Breath Requirement

Coming from a Killarney high D whistle, the Chieftain took some getting used to. It takes a lot more air than many of the other whistles I’ve played, including the popular Generations and Dixons. You’ll get used to it eventually, but you may find yourself breathing a lot more than you’re used to. This is especially true towards the top of the second octave. I actually found it hard to get those notes to sound at first. But, after a bit of practicing and some re-calibration of my breathing, I was all set!

Volume

It’s LOUD. Really, really LOUD. The Chieftain is by far the loudest high D whistle I have played, and it’s not particularly close. The bottom octave is quite strong, and can hold its own even in a fairly loud session. Indoors, with the sound bouncing off the walls, I actually end up using hearing protection. It’s not strictly necessary, but the top of the range does get remarkably loud.

If you take the whistle outside, it carries quite nicely. This is a great whistle for outdoor gigs, times when you need to be heard over banjos/accordions/pipes, or busking. It has plenty of power, and the strongest first octave out of any whistle I’ve played.

Tone

Judging the tone of a tin whistle is a tricky business. There are really two tones at the same time: the way the player hears it, and the way a listener hears it. Because it’s so loud, the Chieftain high D whistle can sound harsh to the player, especially in the second octave. As I mentioned before, the very top of the range is actually a little uncomfortable for me to play without some hearing protection.

However, the sound is completely different to the listener. Listening back to myself on a recording, or hearing someone else play the whistle, the Chieftain has a lovely sweet tone. The power is still there, and you can hear it clearly across a crowded session. Yet it doesn’t sound shrill or harsh when you’re not directly next to it. It’s a strange phenomenon, but one to keep in mind. Sometimes, what you hear isn’t what everyone else is hearing!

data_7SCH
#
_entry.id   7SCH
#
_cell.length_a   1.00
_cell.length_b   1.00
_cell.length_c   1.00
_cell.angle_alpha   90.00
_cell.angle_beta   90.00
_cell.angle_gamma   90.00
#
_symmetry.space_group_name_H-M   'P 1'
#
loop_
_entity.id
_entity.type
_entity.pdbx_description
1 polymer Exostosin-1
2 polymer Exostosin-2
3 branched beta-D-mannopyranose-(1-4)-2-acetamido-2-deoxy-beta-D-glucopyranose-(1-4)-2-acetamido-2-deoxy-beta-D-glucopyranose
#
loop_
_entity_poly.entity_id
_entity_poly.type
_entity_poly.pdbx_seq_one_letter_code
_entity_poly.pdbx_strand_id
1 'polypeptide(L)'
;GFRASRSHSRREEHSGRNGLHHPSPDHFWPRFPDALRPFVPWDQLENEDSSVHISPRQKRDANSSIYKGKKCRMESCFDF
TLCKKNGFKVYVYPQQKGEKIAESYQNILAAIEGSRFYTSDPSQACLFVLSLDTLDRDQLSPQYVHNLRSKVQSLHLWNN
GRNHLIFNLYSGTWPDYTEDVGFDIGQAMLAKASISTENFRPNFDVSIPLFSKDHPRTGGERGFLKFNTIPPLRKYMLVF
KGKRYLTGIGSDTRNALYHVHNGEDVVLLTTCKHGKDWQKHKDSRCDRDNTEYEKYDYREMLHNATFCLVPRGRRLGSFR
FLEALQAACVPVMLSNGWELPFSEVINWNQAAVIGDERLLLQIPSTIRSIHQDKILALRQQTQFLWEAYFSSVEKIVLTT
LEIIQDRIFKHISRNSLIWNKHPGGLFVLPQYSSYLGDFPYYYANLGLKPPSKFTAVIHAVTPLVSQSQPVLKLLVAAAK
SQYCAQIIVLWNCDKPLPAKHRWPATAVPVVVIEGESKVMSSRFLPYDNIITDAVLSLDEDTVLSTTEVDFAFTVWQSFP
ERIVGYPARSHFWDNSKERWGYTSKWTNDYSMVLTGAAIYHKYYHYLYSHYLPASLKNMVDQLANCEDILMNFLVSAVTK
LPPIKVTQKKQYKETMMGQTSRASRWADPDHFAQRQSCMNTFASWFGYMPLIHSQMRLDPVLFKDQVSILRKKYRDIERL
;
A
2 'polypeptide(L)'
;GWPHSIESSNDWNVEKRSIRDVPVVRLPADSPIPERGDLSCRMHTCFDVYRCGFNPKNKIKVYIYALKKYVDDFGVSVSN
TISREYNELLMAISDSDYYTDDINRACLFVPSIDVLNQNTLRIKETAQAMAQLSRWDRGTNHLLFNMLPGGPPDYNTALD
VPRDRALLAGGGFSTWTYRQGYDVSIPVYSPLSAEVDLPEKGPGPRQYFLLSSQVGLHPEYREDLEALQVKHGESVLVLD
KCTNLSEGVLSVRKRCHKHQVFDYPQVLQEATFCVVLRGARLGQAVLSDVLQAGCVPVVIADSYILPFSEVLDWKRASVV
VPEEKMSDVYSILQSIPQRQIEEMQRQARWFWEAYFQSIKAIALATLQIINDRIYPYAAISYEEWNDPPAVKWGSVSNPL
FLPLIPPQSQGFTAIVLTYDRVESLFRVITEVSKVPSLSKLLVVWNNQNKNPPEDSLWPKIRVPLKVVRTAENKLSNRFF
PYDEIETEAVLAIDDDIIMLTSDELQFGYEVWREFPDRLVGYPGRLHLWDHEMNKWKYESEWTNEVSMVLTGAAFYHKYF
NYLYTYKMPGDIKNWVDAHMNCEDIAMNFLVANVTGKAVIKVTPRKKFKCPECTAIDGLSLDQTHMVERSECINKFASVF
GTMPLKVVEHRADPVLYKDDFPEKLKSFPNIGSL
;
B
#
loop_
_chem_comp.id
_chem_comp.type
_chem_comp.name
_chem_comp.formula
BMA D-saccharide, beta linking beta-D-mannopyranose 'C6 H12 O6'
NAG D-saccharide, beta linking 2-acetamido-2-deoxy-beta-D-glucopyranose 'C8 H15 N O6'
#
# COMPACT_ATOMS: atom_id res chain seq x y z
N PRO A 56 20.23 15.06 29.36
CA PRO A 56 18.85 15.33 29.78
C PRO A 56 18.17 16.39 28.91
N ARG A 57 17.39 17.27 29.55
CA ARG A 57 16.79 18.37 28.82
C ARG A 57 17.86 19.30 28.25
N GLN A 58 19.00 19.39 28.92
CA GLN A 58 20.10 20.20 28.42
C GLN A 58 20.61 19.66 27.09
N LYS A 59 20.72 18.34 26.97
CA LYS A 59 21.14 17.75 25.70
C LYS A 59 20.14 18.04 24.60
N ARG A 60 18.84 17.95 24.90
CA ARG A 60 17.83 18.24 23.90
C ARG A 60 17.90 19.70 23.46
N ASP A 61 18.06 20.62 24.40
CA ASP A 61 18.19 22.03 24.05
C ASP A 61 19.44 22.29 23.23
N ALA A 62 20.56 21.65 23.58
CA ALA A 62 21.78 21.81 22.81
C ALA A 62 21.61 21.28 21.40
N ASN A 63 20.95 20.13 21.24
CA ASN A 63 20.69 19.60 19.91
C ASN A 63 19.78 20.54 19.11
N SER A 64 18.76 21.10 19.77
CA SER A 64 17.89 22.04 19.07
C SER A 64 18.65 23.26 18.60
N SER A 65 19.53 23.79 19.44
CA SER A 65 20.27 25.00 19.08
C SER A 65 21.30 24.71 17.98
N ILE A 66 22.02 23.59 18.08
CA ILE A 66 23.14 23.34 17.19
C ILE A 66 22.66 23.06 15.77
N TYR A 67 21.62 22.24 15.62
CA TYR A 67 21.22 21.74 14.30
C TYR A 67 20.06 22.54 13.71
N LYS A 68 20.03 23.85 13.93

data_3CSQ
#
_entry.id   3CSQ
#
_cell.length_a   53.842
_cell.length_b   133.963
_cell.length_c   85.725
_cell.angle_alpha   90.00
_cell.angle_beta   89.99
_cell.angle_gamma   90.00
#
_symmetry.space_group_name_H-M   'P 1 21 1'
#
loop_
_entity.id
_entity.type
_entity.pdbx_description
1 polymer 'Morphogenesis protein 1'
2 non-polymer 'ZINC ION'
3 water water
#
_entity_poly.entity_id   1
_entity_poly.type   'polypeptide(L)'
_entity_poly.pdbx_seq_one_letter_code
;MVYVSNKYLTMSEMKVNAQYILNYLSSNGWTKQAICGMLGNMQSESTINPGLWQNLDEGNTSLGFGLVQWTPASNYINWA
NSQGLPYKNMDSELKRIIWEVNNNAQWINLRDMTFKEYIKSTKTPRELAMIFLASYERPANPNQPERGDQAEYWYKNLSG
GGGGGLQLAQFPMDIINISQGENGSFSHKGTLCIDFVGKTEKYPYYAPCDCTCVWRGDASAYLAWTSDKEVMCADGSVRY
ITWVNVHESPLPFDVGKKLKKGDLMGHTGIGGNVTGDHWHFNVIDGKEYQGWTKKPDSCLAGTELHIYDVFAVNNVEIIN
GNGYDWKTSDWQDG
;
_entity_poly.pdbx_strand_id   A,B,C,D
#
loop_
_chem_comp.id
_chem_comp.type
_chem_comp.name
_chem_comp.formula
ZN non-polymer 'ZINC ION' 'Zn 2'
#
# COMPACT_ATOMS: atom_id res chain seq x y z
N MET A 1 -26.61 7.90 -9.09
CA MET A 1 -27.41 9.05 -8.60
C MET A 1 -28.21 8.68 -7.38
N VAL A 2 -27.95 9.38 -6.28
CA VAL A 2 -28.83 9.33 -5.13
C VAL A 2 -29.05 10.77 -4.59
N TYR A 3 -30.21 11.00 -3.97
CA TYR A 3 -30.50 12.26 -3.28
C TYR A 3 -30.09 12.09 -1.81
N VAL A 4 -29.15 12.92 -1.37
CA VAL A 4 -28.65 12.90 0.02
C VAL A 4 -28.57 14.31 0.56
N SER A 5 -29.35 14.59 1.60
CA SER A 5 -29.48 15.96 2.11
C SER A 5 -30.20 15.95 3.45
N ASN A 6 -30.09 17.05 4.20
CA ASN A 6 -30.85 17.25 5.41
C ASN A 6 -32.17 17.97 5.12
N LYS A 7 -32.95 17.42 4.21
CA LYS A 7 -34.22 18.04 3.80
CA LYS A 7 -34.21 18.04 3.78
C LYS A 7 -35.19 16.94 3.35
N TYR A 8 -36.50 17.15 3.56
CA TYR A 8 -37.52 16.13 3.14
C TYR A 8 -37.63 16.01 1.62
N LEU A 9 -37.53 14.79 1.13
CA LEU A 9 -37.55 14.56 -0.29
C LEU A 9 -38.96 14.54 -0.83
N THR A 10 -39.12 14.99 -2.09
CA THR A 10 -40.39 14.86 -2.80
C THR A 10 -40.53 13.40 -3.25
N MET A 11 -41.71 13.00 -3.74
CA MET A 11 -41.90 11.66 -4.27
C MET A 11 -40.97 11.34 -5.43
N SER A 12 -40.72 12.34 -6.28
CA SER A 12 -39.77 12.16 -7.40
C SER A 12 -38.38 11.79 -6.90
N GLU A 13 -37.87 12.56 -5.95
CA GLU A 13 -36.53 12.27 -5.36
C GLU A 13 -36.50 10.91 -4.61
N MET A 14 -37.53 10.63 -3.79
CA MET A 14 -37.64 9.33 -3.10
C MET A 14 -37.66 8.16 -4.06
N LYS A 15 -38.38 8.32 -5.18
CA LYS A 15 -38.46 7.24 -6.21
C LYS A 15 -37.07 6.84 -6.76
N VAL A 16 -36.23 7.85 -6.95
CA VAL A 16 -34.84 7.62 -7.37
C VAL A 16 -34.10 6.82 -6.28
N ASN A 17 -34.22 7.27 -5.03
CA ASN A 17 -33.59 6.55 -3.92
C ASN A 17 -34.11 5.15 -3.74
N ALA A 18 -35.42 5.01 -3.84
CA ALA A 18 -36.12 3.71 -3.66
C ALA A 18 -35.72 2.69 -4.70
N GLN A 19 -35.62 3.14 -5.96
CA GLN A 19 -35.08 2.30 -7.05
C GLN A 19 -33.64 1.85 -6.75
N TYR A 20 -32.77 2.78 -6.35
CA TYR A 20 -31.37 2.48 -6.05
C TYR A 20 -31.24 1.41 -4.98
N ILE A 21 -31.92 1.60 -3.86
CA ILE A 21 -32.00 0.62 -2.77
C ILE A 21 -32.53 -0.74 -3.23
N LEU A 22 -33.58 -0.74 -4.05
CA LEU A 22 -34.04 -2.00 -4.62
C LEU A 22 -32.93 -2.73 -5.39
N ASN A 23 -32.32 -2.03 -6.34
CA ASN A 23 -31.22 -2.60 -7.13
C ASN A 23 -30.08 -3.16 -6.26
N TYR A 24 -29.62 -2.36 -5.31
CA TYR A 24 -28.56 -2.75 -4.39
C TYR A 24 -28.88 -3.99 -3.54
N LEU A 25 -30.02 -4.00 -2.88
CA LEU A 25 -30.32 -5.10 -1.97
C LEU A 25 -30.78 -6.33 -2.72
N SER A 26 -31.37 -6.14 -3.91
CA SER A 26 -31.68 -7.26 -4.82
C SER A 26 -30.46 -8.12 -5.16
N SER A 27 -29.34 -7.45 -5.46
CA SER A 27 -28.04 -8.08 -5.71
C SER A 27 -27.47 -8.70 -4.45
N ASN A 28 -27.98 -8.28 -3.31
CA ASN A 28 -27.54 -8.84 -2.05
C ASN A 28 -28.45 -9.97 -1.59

Here’s a great sample of the tone (not me playing):

Conclusion

First off, I will say that this is probably not a great whistle for beginners. It takes much more breath than a normal whistle, and the second octave can be quite stiff. It’s also loud, which may not be a good thing for the marriage/family relationship of a beginning whistle player!

However, otherwise, the Chieftain high D whistle is a fantastic instrument. It’s pretty unique in the whistle world for its volume, tone, and look. It’d be perfect for any kind of outdoor application The all-aluminum construction means it can withstand pretty much any conditions, and the power will help you be heard loud and clear.

The Chieftain is also a session powerhouse capable of matching up to any other instrument, unlike many high D whistles. The strong lower octave is particularly welcome, since low D, E, and F# are often very quiet on whistles. If you’re looking for that extra bit of oomph out of a high D, Chieftain is your best bet.

Leave a Comment

World Folk is a participant in the Amazon Services LLC Associates Program, an affiliate advertising program designed to provide a means for sites to earn advertising fees by advertising and linking to Amazon.com.